They were followed by the Colonies (which included the planets Castell and Halcyon), the Inner Rim (which housed the world of Onderon), the Expansion Region (housing the likes of Aquaris), the Mid Rim (which included Naboo), and Outer Rim Territories (which included Hoth and Tatooine).
The areas of the Star Wars galaxy were sometimes referred to as the galactic north, south, east, and west.
The Unknown Regions existed to the galactic west, and remained largely unexplored throughout galactic history, as the many trade routes headed outwards towards the galactic east.
Wild Space referred to regions at the very edge of the galaxy, inhabited by sentient species, but never fully charted, explored, and civilized.
Almost all of the inhabited worlds, Tatooine, Naboo, Hoth, and so on, lie in the Expansion Region of the Star Wars galaxy.
Looking down from above, the Expansion Region would sit on the right of our stunning sight. Jakku, Endor, and Coruscant are situated around the galactic core.
If this distribution of inhabited worlds were the same in our Galaxy, then our Sun and its family of planets could be sitting in the Milky Way’s version of the Unknown Regions.
It might even be called the dark side of the Galaxy.
The Fermi Paradox
This situation poses an interesting and possible solution to the question of life elsewhere in our Milky Way.
For generations, if not centuries, astronomers had wondered whether, in a galaxy assumed to be full of alien life, we should by now have seen some evidence.
The question was neatly summed up in the Fermi Paradox: “Where is everybody?”
Enrico Fermi was an Italian physicist who created the world’s first nuclear reactor and received the Nobel Prize for Physics in 1938 for his discovery of transuranium elements.
Fermi’s remark came while he was chatting over lunch with colleagues about the possibility that many sophisticated societies populate our Galaxy.
Most of the scientists thought it safe to assume that we humans have a lot of cosmic company.
However, Fermi’s keen brain realized that if this were true, if there really are a lot of alien civilizations, then some of them would have spread out, as has been assumed since in the case of Star Wars galactic history.
So Fermi understood that any civilization with the necessary rocket technology, and the outward urge of imperial incentive, could swiftly colonize an entire galaxy.
By his calculation, within ten million years, every star system could be brought under the jackboot of the Empire, or a similar tyranny.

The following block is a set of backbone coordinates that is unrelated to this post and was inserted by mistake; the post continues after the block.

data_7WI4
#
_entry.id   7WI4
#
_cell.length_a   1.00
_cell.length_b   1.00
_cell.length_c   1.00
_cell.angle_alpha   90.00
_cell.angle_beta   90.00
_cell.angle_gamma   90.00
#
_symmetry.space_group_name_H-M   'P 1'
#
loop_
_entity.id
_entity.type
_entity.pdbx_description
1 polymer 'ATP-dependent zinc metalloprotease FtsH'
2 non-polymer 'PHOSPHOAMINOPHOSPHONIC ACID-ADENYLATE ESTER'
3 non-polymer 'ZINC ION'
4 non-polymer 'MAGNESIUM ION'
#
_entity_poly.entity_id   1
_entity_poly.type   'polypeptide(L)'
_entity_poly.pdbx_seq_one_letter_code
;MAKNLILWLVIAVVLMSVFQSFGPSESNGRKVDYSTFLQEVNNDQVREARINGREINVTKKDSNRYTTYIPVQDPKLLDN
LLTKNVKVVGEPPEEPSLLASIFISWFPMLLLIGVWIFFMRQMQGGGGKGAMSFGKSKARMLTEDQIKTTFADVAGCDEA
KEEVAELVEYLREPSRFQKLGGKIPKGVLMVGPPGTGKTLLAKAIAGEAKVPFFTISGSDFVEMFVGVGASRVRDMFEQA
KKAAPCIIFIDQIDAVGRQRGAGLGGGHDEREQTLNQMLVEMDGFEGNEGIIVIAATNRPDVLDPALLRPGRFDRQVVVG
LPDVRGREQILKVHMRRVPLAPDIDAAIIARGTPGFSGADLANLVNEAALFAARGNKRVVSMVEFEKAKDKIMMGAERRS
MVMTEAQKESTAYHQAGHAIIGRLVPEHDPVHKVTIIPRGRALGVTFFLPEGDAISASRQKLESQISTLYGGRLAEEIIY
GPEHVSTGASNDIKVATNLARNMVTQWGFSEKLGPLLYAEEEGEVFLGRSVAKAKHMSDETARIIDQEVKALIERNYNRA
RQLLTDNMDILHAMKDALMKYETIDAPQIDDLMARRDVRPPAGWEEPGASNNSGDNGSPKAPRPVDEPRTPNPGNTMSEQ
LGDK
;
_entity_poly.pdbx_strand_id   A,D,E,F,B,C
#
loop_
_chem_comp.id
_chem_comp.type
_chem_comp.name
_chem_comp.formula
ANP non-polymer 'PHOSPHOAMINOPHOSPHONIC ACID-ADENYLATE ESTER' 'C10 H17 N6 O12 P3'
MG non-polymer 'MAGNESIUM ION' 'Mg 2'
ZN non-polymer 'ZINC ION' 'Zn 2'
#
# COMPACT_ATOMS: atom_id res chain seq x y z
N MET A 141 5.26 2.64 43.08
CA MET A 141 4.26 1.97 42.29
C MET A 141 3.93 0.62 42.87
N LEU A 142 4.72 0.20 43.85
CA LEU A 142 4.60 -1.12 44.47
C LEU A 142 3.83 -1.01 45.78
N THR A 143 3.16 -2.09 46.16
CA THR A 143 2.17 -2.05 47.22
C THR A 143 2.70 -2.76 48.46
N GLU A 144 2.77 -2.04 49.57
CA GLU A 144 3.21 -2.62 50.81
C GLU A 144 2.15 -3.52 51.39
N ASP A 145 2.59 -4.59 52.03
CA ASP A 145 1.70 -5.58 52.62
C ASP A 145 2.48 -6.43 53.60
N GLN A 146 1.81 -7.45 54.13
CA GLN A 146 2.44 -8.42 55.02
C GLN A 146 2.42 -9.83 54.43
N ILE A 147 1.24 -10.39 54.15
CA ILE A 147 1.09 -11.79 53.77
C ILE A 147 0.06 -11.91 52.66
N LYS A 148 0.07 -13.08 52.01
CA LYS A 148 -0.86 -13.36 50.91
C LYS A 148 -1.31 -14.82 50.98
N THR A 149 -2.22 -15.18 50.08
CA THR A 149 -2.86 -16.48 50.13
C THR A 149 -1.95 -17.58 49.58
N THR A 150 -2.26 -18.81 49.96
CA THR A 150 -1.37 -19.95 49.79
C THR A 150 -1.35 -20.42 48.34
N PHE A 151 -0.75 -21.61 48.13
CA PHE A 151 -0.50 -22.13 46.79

Ten million years is not as long as it may sound, compared with the age of our Galaxy, so imperial conquest of the Milky Way should be a relatively rapid affair.
Now, if these alien civilizations have had more than enough time to pepper the Galaxy with their presence, where are they all?
Where are the legions of sleek spaceships tearing across the sky?
Where are the hordes of invading aliens?
Where’s the future promised in sci-fi?
Solutions to the Fermi Paradox
Many researchers have considered the Fermi Paradox a radical conclusion drawn from such a simple observation: if intelligent extraterrestrials exist, humans would surely by now have had some close encounter with them.
Many have offered believable solutions.
Perhaps a potentially expansionist alien civilization would self-destruct before they developed interstellar space travel?
Maybe the stars are so far apart that space travel is simply too tricky and expensive?
Maybe aliens do visit, but keep their visits and observations secret until humans have settled their petty differences?
Star Wars offers another option.
Let’s assume the Sun and Earth lie on the dark side of the Galaxy, in the Milky Way’s version of the Unknown Regions.
This could mean our Solar System is just too far from the fashionable Core Worlds of the Milky Way.
It would take aliens a journey of trillions of miles, either through the dense galactic core or through its spiralled suburbs, to get to the Solar System.
Maybe in the Milky Way, too, there are many trade routes headed outwards towards the galactic east, and in our galactic history the galactic west is inhabited but not yet fully explored and charted.
Maybe we are not alone after all.
For more information on the book, visit Skyhorse Publishing's website.
If sci-fi is your thing, read our guide to the best space movies of all time.
Iain Todd is BBC Sky at Night Magazine's Content Editor. He fell in love with the night sky when he caught his first glimpse of Orion, aged 10.